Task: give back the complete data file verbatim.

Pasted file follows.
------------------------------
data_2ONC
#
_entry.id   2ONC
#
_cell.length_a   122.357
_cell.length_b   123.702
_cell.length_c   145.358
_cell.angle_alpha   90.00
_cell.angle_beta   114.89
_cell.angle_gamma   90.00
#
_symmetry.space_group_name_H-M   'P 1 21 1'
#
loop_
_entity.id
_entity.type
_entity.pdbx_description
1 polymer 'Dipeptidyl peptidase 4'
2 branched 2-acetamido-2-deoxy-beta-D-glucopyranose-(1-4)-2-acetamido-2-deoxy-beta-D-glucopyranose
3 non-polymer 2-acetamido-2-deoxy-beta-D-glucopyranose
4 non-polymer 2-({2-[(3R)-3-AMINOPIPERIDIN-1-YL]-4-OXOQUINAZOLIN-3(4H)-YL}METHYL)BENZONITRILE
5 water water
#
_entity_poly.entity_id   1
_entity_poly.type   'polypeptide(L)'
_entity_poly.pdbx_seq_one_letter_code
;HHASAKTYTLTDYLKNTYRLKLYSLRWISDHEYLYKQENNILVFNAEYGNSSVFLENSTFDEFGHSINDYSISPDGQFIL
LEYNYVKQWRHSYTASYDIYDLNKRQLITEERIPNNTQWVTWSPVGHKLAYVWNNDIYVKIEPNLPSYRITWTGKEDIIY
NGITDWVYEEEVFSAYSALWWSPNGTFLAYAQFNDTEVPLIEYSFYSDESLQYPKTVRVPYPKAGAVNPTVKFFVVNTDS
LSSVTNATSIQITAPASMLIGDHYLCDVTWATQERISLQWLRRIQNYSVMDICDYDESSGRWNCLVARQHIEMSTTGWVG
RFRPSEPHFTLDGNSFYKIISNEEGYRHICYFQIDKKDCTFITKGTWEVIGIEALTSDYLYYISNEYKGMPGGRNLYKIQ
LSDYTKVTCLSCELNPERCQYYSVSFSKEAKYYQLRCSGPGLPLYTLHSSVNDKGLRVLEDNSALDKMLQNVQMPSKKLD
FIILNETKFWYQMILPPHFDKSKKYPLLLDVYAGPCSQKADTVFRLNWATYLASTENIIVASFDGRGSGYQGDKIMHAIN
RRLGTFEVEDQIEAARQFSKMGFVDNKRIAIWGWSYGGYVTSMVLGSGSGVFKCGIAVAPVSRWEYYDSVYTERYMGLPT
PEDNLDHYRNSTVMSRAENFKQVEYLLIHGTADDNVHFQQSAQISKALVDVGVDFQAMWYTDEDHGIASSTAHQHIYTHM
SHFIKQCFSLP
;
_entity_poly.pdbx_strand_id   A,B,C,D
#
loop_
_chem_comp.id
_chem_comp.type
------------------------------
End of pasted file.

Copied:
data_2ONC
#
_entry.id   2ONC
#
_cell.length_a   122.357
_cell.length_b   123.702
_cell.length_c   145.358
_cell.angle_alpha   90.00
_cell.angle_beta   114.89
_cell.angle_gamma   90.00
#
_symmetry.space_group_name_H-M   'P 1 21 1'
#
loop_
_entity.id
_entity.type
_entity.pdbx_description
1 polymer 'Dipeptidyl peptidase 4'
2 branched 2-acetamido-2-deoxy-beta-D-glucopyranose-(1-4)-2-acetamido-2-deoxy-beta-D-glucopyranose
3 non-polymer 2-acetamido-2-deoxy-beta-D-glucopyranose
4 non-polymer 2-({2-[(3R)-3-AMINOPIPERIDIN-1-YL]-4-OXOQUINAZOLIN-3(4H)-YL}METHYL)BENZONITRILE
5 water water
#
_entity_poly.entity_id   1
_entity_poly.type   'polypeptide(L)'
_entity_poly.pdbx_seq_one_letter_code
;HHASAKTYTLTDYLKNTYRLKLYSLRWISDHEYLYKQENNILVFNAEYGNSSVFLENSTFDEFGHSINDYSISPDGQFIL
LEYNYVKQWRHSYTASYDIYDLNKRQLITEERIPNNTQWVTWSPVGHKLAYVWNNDIYVKIEPNLPSYRITWTGKEDIIY
NGITDWVYEEEVFSAYSALWWSPNGTFLAYAQFNDTEVPLIEYSFYSDESLQYPKTVRVPYPKAGAVNPTVKFFVVNTDS
LSSVTNATSIQITAPASMLIGDHYLCDVTWATQERISLQWLRRIQNYSVMDICDYDESSGRWNCLVARQHIEMSTTGWVG
RFRPSEPHFTLDGNSFYKIISNEEGYRHICYFQIDKKDCTFITKGTWEVIGIEALTSDYLYYISNEYKGMPGGRNLYKIQ
LSDYTKVTCLSCELNPERCQYYSVSFSKEAKYYQLRCSGPGLPLYTLHSSVNDKGLRVLEDNSALDKMLQNVQMPSKKLD
FIILNETKFWYQMILPPHFDKSKKYPLLLDVYAGPCSQKADTVFRLNWATYLASTENIIVASFDGRGSGYQGDKIMHAIN
RRLGTFEVEDQIEAARQFSKMGFVDNKRIAIWGWSYGGYVTSMVLGSGSGVFKCGIAVAPVSRWEYYDSVYTERYMGLPT
PEDNLDHYRNSTVMSRAENFKQVEYLLIHGTADDNVHFQQSAQISKALVDVGVDFQAMWYTDEDHGIASSTAHQHIYTHM
SHFIKQCFSLP
;
_entity_poly.pdbx_strand_id   A,B,C,D
#
loop_
_chem_comp.id
_chem_comp.type